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Is it possible that a droplet of water can bounce from the surface of a volume of water?

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if you watch extreme slow motion film of a single water droplet falling into other water, usually a completely flat horizontal surface, you see many circular ripples being created, most of the droplet being absorbed by the body of water, but a tiny ( about 5% of original drop ) droplet being formed, and returning back, vertically upwards.

How much of this is the falling droplet I am unsure of, it may me mostly from the target pool.

I suggest a further experiment, where the falling droplet contains an intense dark dye, falling into completely pure water, filming with a high frequency stroboscope or fluorescent exciter, to further determine this.

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  • $\begingroup$ How come the last, most little droplet, goes higher than the preceding one? Does the greater mass of the preceding one takes care of that? $\endgroup$ – descheleschilder May 15 '16 at 14:43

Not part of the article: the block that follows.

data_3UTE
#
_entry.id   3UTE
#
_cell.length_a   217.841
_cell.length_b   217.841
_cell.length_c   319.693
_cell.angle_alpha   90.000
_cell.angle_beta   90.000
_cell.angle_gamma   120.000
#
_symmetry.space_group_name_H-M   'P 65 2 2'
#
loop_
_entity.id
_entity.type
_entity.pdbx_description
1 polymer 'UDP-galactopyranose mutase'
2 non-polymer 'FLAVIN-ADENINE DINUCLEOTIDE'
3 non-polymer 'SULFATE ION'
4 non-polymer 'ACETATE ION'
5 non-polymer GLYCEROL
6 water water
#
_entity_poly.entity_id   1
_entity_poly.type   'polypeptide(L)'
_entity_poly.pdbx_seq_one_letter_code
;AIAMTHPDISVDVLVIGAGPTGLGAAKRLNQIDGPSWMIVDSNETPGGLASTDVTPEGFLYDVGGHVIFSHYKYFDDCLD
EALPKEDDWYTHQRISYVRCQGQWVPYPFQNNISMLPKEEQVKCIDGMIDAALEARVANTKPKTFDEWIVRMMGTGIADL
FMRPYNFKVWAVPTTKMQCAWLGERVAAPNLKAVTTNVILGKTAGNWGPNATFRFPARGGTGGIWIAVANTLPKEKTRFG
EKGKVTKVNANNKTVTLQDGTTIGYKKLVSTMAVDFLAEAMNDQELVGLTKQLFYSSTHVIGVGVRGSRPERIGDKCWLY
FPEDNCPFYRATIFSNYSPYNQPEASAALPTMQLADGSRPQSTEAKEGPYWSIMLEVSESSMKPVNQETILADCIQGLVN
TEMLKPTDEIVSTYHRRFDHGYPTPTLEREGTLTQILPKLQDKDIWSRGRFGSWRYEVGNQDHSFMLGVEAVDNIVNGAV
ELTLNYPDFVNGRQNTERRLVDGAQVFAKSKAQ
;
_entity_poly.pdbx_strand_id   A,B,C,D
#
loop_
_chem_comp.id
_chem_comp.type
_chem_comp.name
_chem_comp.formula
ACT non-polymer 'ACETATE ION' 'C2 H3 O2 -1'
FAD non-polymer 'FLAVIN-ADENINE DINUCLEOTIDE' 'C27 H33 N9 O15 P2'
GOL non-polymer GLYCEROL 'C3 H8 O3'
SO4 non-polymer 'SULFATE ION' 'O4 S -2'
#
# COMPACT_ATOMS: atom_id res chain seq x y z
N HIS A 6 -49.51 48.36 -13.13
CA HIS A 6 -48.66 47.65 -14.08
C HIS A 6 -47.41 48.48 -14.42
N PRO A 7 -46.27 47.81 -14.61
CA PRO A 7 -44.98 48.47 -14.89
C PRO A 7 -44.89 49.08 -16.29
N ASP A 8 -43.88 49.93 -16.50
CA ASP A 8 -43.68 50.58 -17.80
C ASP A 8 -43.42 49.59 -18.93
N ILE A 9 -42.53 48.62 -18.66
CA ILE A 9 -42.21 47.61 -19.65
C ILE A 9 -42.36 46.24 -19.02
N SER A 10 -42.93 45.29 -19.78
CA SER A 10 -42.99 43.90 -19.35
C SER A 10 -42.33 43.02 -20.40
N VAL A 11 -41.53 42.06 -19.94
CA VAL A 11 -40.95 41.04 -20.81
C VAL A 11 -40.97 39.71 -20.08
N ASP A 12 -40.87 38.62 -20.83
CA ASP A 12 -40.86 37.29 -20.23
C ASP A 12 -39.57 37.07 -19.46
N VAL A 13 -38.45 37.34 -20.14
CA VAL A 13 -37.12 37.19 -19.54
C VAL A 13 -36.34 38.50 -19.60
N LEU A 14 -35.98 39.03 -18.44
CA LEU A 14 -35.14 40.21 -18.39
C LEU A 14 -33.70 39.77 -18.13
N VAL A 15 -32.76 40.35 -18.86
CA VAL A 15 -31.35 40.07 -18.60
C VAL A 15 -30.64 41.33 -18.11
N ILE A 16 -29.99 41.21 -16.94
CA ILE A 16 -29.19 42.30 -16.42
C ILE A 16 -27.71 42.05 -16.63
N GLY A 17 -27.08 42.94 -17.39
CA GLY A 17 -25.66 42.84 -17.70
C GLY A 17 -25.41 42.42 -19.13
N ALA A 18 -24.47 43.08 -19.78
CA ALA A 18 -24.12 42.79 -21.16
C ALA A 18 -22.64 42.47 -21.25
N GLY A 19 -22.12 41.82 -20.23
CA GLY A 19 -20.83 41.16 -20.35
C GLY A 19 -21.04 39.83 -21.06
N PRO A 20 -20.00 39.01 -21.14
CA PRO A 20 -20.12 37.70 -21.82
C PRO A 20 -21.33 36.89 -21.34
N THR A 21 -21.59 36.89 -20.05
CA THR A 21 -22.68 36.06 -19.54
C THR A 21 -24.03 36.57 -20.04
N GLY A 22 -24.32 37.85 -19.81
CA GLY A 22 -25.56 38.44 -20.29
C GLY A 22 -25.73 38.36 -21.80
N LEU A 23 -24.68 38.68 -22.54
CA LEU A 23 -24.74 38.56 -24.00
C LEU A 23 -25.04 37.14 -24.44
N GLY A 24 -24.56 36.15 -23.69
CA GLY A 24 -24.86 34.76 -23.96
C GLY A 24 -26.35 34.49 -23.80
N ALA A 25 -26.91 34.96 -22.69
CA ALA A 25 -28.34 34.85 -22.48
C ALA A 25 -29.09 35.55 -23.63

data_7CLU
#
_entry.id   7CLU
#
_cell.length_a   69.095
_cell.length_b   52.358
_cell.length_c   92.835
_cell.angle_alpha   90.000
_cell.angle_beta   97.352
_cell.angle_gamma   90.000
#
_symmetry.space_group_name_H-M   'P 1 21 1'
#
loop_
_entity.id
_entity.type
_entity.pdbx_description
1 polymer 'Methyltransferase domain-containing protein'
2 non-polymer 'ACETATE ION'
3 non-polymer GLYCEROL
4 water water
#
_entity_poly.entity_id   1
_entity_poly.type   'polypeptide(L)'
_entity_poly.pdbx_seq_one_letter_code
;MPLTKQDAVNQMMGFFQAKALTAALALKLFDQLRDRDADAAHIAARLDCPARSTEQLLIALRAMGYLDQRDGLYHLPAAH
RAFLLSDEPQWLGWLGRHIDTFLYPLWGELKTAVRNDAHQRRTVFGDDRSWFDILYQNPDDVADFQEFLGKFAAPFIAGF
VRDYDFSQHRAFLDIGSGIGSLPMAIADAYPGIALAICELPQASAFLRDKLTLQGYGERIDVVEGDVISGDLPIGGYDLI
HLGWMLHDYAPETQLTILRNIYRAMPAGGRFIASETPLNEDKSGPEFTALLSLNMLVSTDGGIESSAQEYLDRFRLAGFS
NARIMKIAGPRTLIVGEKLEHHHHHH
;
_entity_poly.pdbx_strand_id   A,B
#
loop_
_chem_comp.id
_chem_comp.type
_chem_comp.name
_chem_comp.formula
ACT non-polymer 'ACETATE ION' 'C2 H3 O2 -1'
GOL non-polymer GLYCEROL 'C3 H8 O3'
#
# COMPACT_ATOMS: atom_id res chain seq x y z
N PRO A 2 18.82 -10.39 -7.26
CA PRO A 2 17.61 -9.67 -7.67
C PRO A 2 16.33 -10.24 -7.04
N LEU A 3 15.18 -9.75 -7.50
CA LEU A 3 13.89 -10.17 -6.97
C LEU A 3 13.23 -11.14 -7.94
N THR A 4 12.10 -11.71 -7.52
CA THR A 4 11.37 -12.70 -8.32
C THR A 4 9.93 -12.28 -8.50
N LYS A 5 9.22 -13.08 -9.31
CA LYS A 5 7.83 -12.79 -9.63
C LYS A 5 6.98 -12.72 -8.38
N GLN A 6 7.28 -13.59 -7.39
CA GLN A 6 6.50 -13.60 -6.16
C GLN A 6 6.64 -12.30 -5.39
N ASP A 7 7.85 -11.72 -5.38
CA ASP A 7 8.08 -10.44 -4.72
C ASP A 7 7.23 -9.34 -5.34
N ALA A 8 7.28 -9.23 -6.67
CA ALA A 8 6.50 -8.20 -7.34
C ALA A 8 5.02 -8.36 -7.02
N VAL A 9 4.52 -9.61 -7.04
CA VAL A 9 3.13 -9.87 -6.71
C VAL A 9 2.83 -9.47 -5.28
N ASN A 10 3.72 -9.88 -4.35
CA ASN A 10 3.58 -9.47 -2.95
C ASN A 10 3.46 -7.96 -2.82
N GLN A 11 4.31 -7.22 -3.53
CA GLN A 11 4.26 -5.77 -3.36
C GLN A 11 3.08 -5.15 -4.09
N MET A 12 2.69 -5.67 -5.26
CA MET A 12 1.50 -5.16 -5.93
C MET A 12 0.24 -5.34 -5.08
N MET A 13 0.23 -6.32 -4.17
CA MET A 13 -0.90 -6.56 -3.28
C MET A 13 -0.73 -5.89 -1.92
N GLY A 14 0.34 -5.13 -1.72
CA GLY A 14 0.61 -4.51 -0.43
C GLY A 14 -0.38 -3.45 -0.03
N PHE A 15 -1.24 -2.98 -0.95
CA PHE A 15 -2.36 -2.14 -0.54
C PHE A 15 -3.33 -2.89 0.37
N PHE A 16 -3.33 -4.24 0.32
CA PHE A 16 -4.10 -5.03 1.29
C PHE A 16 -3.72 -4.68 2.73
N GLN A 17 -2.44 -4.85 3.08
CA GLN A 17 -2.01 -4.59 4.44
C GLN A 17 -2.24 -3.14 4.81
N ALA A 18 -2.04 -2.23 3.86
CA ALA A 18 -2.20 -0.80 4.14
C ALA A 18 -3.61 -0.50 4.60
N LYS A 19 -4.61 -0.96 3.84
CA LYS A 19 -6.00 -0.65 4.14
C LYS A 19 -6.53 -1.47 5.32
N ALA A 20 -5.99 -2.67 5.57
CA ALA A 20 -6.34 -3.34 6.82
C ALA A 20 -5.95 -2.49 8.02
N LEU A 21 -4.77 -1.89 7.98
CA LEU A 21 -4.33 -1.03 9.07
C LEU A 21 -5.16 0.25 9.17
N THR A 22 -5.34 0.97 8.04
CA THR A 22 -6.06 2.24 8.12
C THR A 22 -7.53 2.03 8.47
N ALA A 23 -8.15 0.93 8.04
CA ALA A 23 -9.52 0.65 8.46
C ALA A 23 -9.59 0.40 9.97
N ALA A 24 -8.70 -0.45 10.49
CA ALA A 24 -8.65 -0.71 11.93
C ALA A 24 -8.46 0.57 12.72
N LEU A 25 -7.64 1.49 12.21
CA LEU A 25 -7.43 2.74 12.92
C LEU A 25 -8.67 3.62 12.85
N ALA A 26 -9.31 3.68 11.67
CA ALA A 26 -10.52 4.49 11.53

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    $\begingroup$ @descheleschilder momentum conservation , less mass higher velocity. (Think of bouncing ball kinematics, momentum conserved between huge mass of wall and tiny mass of ball , carried on liquid) $\endgroup$ – anna v May 15 '16 at 18:00
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    $\begingroup$ One would have to use equations to really see what is happening, the elasticity of the fluid . Qualitatively, a large droplet has large momentum, it transfers it to the liquid and a bounce of the same size droplet would have the same height minus absorption. For the small droplet to go much higher it means it got a larger part of the momentum than its mass by equal distribution. The large mass coalesced and the tiny bit left got all the momentum by momentum conservation ( instead of zillions of surface water molecules getting a tiny bit vertical motion as a wave). $\endgroup$ – anna v May 16 '16 at 7:05